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Podcast: Jonah Goldberg on Marx’s Jew-Hating Conspiracy Theory

February 13, 2019 | By: Jonah Goldberg

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“Money is the jealous god of Israel, in face of which no other god may exist.”

So wrote the intellectual father of Communism, Karl Marx, in his “On the Jewish Question.” Though descended from rabbis on both sides of his family, his father had converted to Lutheranism, and Marx absorbed the classic anti-Semitic tropes that slandered the Jews as wicked and usurious. In fact, argues Jonah Goldberg in the pages of Commentary, Marx “hated capitalism in no small part because he hated Jews.”

In this podcast, Tikvah’s Jonathan Silver sits down with Goldberg to discuss his April 2018 essay, “Karl Marx’s Jew-Hating Conspiracy Theory.” In a conversation that touches on everything from medieval history and political theory to economics and psychology, Goldberg makes the case that Marxism is less a vision of economics, and more a conspiracy theory in which a Jewish bourgeoisie exploits global labor to satisfy its own avarice. Karl Marx’s progressive vision of a world after capital is a secular utopia, and so, in this discussion, Goldberg will help us follow the Marxist logic from this utopian premise: if the Jews are the exploiting, moneyed interest in society, then antipathy against the Jews is redemptive for society. In that way, Marx’s ideas offer a template for anti-Semitism, a repackaging of mankind’s very oldest bigotry, that endures to this very day.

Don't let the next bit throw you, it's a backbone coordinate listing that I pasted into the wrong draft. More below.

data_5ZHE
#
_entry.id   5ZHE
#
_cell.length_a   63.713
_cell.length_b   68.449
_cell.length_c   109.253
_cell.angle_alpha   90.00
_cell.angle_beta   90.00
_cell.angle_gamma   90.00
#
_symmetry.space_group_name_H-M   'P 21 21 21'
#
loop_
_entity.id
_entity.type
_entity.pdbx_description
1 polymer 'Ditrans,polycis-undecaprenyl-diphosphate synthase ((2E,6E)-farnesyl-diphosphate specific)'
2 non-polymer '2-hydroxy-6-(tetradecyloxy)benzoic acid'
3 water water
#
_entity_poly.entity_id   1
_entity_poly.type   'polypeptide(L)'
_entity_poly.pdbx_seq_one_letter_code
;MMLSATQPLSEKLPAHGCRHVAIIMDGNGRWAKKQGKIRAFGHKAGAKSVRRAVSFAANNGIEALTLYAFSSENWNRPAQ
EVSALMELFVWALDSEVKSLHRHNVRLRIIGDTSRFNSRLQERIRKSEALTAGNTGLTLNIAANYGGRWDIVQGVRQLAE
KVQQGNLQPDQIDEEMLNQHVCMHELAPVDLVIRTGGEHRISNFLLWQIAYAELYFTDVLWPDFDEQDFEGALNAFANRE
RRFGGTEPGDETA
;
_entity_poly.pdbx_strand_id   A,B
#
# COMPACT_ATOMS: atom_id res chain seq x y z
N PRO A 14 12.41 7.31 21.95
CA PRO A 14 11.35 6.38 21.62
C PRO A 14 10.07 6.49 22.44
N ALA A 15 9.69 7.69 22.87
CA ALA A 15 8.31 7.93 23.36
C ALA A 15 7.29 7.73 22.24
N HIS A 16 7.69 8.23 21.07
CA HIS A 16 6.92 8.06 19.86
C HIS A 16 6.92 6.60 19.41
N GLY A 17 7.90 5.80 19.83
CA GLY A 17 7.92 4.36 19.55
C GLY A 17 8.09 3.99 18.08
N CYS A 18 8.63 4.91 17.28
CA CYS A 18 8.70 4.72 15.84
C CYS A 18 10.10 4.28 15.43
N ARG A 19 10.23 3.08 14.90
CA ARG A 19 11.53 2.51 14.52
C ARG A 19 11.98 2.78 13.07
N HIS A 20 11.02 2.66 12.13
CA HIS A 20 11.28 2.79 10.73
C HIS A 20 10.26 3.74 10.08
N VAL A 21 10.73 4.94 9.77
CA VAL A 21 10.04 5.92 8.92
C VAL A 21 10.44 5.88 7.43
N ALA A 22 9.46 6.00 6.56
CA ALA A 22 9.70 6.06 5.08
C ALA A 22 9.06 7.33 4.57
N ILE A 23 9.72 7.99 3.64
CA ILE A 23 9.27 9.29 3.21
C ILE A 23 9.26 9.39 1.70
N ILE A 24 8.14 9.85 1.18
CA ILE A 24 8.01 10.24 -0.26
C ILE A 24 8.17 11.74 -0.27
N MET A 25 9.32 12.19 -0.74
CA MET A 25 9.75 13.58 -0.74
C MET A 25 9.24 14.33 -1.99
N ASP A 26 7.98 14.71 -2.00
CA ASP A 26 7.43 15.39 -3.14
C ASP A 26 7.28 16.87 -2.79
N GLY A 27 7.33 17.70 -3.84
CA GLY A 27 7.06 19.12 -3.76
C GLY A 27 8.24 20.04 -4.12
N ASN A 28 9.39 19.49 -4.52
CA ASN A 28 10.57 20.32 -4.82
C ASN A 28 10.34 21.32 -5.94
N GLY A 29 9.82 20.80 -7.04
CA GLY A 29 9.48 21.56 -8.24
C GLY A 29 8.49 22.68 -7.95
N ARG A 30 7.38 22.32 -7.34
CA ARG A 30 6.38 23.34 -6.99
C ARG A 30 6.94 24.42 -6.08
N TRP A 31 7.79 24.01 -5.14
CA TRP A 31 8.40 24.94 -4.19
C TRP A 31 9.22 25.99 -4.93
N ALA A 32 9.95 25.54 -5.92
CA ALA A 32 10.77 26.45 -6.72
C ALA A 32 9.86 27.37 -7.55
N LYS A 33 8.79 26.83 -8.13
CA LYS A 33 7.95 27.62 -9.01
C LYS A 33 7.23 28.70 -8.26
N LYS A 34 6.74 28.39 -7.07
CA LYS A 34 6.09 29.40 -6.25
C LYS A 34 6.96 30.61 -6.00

Musical selections in this podcast are drawn from the Quintet for Clarinet and Strings, op. 31a, composed by Paul Ben-Haim and performed by the ARC Ensemble as well as “Shining Through the Rain” by Big Score Audio.


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